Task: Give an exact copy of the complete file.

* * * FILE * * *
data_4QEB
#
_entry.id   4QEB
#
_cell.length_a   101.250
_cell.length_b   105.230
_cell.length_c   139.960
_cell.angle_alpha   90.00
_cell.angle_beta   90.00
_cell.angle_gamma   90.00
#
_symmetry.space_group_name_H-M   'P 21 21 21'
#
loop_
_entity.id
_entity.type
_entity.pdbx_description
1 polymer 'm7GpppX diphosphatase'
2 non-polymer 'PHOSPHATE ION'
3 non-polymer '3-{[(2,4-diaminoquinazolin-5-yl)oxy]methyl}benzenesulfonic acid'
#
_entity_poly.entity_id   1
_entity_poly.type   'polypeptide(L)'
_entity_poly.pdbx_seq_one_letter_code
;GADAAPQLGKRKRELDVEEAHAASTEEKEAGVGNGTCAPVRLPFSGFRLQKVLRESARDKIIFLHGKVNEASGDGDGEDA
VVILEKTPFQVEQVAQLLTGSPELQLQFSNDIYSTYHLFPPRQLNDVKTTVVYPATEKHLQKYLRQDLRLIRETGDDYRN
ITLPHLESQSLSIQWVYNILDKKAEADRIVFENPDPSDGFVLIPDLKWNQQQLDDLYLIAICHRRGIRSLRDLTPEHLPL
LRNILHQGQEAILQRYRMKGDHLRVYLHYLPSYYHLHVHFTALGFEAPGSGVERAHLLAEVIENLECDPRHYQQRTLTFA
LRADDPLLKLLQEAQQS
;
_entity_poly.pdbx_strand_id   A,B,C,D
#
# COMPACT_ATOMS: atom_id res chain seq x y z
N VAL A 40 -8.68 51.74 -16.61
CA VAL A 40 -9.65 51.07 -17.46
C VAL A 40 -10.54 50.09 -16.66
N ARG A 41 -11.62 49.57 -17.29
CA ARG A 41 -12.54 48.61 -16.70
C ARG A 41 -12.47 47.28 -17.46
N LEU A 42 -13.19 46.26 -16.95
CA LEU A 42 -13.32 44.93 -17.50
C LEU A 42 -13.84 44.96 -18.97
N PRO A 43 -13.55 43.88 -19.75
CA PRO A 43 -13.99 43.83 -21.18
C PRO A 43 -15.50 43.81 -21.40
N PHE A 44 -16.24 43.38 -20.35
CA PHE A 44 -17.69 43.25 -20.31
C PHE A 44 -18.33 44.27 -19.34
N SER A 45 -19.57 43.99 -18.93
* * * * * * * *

data_4QEB
#
_entry.id   4QEB
#
_cell.length_a   101.250
_cell.length_b   105.230
_cell.length_c   139.960
_cell.angle_alpha   90.00
_cell.angle_beta   90.00
_cell.angle_gamma   90.00
#
_symmetry.space_group_name_H-M   'P 21 21 21'
#
loop_
_entity.id
_entity.type
_entity.pdbx_description
1 polymer 'm7GpppX diphosphatase'
2 non-polymer 'PHOSPHATE ION'
3 non-polymer '3-{[(2,4-diaminoquinazolin-5-yl)oxy]methyl}benzenesulfonic acid'
#
_entity_poly.entity_id   1
_entity_poly.type   'polypeptide(L)'
_entity_poly.pdbx_seq_one_letter_code
;GADAAPQLGKRKRELDVEEAHAASTEEKEAGVGNGTCAPVRLPFSGFRLQKVLRESARDKIIFLHGKVNEASGDGDGEDA
VVILEKTPFQVEQVAQLLTGSPELQLQFSNDIYSTYHLFPPRQLNDVKTTVVYPATEKHLQKYLRQDLRLIRETGDDYRN
ITLPHLESQSLSIQWVYNILDKKAEADRIVFENPDPSDGFVLIPDLKWNQQQLDDLYLIAICHRRGIRSLRDLTPEHLPL
LRNILHQGQEAILQRYRMKGDHLRVYLHYLPSYYHLHVHFTALGFEAPGSGVERAHLLAEVIENLECDPRHYQQRTLTFA
LRADDPLLKLLQEAQQS
;
_entity_poly.pdbx_strand_id   A,B,C,D
#
# COMPACT_ATOMS: atom_id res chain seq x y z
N VAL A 40 -8.68 51.74 -16.61
CA VAL A 40 -9.65 51.07 -17.46
C VAL A 40 -10.54 50.09 -16.66
N ARG A 41 -11.62 49.57 -17.29
CA ARG A 41 -12.54 48.61 -16.70
C ARG A 41 -12.47 47.28 -17.46
N LEU A 42 -13.19 46.26 -16.95
CA LEU A 42 -13.32 44.93 -17.50
C LEU A 42 -13.84 44.96 -18.97
N PRO A 43 -13.55 43.88 -19.75
CA PRO A 43 -13.99 43.83 -21.18
C PRO A 43 -15.50 43.81 -21.40
N PHE A 44 -16.24 43.38 -20.35
CA PHE A 44 -17.69 43.25 -20.31
C PHE A 44 -18.33 44.27 -19.34
N SER A 45 -19.57 43.99 -18.93